Location, Contra Costa County, CA, USA
+925-521-6366 +510-974-7200

Message From The Director [OLD]

Home of the Contra Costa Family Justice Centers

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Message From The Director


June 2015wccfjc-new-building

My first year at the Family Justice Center was eventful – we opened two Centers, started new programs for community building and promoting health/wealth and implemented a new data system while engaging many partners, service providers and community members to get the word out that we are here. We are here to serve our clients who have experienced domestic violence, sexual assault, child abuse, elder abuse and human trafficking. We are here to provide not only crisis intervention, but also long term safety for our clients and their families. We are here to support our partners to achieve their goal of improving client services. And we are here to engage with our community to build a resilient and healing safety net.

What is Long Term Safety?

When I was a legal aid lawyer, I focused on fixing my client’s present problem, be that a restraining order or a workable custody arrangement. After my work was done, I promptly closed the case, hoping that my client would never return. But I knew that my fixes were temporary and did not address many other needs that my clients had. I also knew that many of my clients faced tough, uphill battles to climb out of their situation. Poverty, poor health, inadequate education and isolation were some of the life challenges keeping them down.

Here at the Family Justice Center, we try to provide our clients with long term solutions. We address their health, education, employment, wealth and social connectedness. We look to partner with service providers with expertise in these areas. We talk to our clients about their health, work with them to set educational and career goals, and discuss budgeting and financial management. We promote healthy eating and drinking and physical activities. Our Run Justice team is growing in number and popularity.

Long term safety means independence, i.e., freedom from the control of others. Long term safety is achieved through health, education, wealth and supportive community.

Courage to Keep Going

I have been working with survivors of interpersonal violence for almost twenty years. What has kept me going all these years is our clients’ courage. I am inspired by them and in awe of their strengths.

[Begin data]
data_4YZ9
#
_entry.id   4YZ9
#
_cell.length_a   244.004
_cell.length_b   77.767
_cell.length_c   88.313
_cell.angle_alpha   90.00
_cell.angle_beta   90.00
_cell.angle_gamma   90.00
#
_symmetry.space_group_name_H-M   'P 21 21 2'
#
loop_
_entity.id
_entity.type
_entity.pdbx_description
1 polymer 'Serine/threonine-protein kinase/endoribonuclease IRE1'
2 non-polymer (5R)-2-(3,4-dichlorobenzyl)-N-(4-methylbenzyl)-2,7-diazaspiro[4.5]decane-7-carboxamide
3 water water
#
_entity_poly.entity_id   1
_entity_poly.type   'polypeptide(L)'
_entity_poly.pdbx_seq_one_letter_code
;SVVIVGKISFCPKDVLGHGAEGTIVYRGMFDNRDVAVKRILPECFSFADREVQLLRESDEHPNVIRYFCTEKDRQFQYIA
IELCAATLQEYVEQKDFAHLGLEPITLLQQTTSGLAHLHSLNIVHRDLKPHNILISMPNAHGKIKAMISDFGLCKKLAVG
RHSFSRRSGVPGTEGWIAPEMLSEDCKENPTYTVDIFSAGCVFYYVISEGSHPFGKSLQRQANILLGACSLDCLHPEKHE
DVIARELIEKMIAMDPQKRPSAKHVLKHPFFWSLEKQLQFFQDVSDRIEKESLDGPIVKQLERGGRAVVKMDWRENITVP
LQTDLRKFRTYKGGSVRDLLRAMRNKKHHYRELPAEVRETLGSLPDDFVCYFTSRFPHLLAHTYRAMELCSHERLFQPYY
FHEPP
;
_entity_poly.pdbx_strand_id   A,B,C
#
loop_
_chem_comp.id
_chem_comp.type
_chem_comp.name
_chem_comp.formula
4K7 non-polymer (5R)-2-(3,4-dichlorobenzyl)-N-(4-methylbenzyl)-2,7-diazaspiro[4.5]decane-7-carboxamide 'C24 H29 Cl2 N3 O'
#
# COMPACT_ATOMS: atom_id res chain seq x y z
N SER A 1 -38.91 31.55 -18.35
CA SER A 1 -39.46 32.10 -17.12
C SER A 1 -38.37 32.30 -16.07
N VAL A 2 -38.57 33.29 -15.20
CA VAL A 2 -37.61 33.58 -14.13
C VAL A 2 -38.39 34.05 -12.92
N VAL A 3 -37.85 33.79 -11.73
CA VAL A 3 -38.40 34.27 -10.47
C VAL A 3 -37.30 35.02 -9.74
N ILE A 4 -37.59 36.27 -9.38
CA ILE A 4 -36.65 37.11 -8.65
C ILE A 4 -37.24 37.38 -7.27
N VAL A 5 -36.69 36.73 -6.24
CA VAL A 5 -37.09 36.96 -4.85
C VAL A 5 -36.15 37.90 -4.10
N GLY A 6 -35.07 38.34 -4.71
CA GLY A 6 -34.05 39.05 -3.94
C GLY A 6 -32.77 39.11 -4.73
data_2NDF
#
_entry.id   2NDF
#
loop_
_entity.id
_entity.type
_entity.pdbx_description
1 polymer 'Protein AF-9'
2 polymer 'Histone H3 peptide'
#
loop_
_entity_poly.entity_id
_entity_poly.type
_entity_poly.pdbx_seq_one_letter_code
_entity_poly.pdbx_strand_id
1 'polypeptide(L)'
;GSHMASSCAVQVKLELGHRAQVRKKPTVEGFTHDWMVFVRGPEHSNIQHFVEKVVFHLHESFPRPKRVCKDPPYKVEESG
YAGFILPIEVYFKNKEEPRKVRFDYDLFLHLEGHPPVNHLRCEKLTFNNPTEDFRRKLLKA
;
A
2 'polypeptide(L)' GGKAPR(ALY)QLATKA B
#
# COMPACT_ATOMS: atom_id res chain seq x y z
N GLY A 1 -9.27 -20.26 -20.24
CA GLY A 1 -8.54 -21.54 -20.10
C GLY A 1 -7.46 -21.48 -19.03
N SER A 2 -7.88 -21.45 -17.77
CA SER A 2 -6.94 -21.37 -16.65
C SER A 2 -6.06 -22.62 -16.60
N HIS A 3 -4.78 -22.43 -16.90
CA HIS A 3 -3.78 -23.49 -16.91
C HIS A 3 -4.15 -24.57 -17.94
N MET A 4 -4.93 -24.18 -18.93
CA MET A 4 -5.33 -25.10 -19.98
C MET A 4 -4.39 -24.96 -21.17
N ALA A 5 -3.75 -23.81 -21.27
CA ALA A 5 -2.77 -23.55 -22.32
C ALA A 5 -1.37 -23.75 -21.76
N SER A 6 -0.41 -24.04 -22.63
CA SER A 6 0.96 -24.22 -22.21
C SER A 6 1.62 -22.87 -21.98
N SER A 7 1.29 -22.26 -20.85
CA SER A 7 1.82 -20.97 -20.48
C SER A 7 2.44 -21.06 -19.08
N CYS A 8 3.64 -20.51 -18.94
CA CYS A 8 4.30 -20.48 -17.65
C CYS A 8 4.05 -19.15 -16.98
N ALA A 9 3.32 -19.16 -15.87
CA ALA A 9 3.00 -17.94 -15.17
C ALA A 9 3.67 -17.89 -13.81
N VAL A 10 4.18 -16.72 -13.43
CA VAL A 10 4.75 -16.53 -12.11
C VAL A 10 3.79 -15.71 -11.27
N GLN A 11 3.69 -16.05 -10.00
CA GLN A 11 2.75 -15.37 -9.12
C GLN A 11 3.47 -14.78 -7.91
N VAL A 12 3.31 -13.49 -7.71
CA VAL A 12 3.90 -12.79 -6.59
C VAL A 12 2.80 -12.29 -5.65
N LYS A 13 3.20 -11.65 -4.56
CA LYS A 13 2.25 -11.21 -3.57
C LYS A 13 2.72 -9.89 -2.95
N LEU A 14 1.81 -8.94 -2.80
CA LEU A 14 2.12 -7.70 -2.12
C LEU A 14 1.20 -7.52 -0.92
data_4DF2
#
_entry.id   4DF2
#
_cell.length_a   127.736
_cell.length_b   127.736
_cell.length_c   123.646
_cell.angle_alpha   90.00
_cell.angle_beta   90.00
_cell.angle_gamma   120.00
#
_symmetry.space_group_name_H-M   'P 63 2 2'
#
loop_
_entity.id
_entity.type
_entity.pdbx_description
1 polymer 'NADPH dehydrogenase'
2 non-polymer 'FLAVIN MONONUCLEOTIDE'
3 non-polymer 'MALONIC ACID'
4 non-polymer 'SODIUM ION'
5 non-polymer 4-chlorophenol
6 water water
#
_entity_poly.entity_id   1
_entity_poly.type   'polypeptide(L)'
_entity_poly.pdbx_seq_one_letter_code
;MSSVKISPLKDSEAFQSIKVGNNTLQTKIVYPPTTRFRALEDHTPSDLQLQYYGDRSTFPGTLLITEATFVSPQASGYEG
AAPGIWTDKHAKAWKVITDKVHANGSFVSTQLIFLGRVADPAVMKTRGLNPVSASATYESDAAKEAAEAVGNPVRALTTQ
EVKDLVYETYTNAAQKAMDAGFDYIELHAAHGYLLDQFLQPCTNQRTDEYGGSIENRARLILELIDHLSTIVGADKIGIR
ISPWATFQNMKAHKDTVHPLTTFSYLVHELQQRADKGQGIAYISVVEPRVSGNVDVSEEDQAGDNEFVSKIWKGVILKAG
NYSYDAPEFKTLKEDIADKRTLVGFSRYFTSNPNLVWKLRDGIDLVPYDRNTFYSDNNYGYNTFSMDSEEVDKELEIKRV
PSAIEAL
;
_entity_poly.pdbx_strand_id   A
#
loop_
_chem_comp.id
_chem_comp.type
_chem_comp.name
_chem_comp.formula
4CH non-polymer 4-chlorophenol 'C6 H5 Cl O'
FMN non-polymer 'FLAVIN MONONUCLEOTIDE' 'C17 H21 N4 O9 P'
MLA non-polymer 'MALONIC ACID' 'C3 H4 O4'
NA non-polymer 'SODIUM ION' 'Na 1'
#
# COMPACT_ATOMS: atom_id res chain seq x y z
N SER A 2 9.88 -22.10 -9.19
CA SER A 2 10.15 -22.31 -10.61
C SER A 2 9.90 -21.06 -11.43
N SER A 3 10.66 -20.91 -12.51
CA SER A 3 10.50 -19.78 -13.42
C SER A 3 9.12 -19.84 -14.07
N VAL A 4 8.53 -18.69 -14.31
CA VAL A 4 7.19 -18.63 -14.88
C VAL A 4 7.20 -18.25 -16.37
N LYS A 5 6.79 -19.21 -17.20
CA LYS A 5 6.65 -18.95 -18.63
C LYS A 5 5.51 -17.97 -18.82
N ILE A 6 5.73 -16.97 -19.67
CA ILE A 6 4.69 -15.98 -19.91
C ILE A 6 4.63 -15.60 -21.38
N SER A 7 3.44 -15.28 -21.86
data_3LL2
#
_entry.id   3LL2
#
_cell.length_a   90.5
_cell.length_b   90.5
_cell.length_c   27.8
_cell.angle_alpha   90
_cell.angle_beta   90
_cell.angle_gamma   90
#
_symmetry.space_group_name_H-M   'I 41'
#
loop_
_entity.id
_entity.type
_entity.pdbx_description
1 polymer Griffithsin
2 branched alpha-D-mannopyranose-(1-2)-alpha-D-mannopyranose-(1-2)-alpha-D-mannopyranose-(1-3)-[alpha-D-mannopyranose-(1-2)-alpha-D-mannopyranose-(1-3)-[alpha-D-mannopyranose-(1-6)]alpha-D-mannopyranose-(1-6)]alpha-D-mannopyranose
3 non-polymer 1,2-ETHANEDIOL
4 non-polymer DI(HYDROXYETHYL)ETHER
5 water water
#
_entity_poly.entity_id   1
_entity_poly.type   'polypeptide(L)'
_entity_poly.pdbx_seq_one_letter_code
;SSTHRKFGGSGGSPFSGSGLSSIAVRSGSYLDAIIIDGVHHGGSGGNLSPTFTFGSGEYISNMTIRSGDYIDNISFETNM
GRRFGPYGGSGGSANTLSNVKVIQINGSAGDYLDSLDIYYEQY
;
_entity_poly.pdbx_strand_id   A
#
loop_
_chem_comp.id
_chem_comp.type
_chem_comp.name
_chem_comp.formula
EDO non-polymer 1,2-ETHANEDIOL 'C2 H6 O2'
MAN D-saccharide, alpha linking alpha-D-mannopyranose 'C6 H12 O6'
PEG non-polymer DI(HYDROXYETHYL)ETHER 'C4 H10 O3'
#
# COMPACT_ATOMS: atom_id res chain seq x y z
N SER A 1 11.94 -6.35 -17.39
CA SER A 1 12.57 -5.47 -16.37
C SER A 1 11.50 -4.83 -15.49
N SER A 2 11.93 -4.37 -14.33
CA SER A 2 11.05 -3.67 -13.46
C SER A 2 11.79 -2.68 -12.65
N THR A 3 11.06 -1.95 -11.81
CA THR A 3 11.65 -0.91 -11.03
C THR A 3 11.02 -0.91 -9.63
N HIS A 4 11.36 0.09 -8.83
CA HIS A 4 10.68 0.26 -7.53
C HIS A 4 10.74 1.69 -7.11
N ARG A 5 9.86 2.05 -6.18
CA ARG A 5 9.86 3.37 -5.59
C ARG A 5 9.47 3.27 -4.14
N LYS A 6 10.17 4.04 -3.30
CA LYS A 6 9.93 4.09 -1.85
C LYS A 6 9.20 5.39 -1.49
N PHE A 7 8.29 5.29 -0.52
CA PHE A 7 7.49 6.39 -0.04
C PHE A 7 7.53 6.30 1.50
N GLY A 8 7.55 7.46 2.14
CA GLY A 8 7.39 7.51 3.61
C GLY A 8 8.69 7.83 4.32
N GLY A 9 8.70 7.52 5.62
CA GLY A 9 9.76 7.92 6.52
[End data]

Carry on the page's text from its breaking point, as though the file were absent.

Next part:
I had a 19-year-old client, a new mom. She came to me because her ex-boyfriend had repeatedly told her that she had to get back with him or he would take their baby away from her (as she was undocumented and uneducated). During our conversation, she told me about physical, sexual and verbal abuse committed by her ex. I counseled her about legal options, and she followed through by obtaining restraining and custody orders and making police reports. It was no easy task for her to get a ride to court and find a babysitter. It was hard for her to face and talk to the judge. She felt intimidated when talking to police officers. But, my client was ready to make change and succeeded.

I once represented another young woman who had been sexually assaulted by a family member. Nobody in the family believed her as he was a respected, older member of the family. But she had the courage to speak out and stop the violence.

Our clients, who are disabled, immigrants, limited English speaking, teens, elderly and single parents, amaze us with their resourcefulness, determination, dedication to their families, and their hope. I will keep going for as long as they are fighting for independence.

Looking Ahead

During my second year here, I would like to deepen and expand the Family Justice partnership to continue to improve our work together. I am also working on adding more health related programs, including yoga and meditation classes. Later this year, we will start working on developing trauma-informed children’s programming. In November, we will host the Second Innovations Conference, highlighting best practices and innovations in domestic violence and sexual assault response. In January, we will start our first legal incubator program, called “Lawyers for Family Justice,” designed to increase our legal service capacity.

One of my deepest commitments is to an open door policy. I keep my door open to all my staff and partners. My door is open to you, too. I would love to hear from you. Please share your thoughts, ideas, criticisms and praise with us. Please stay connected.

Susun Kim